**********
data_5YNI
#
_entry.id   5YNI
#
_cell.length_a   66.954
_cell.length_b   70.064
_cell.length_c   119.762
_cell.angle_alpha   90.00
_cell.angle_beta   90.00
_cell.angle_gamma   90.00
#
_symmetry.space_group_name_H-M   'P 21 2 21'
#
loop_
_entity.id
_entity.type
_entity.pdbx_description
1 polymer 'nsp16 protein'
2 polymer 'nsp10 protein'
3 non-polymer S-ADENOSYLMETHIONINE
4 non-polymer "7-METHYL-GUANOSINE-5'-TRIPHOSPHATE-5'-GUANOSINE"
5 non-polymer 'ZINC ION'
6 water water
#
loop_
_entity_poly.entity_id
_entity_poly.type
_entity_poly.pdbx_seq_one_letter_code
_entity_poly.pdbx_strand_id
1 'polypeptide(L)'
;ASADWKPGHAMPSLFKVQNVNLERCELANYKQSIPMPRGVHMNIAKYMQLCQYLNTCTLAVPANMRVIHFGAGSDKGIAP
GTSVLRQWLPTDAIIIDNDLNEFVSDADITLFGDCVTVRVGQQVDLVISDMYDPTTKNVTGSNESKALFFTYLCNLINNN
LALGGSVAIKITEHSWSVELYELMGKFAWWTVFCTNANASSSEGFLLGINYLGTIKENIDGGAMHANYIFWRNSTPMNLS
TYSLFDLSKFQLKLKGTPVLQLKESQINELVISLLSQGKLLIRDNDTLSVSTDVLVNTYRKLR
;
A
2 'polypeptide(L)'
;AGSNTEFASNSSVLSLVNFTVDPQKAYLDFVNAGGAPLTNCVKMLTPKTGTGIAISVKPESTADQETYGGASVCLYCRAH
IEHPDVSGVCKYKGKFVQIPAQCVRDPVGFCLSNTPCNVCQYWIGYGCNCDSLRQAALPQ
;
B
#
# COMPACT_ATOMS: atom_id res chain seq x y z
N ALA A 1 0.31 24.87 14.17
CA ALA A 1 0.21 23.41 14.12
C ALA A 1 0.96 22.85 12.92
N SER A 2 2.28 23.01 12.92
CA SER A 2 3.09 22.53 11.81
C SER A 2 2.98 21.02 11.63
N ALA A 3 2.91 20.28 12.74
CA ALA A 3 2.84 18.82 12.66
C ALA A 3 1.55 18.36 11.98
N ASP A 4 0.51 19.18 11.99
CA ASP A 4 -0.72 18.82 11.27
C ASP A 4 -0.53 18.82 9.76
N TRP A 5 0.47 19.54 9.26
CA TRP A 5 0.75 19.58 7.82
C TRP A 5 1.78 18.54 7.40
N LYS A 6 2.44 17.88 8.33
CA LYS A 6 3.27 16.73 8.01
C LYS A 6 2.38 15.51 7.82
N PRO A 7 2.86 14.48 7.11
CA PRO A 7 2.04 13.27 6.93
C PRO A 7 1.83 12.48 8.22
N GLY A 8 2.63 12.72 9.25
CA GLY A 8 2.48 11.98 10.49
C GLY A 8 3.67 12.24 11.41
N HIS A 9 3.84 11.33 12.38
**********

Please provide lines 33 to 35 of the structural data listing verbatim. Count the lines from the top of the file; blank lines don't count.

LALGGSVAIKITEHSWSVELYELMGKFAWWTVFCTNANASSSEGFLLGINYLGTIKENIDGGAMHANYIFWRNSTPMNLS
TYSLFDLSKFQLKLKGTPVLQLKESQINELVISLLSQGKLLIRDNDTLSVSTDVLVNTYRKLR
;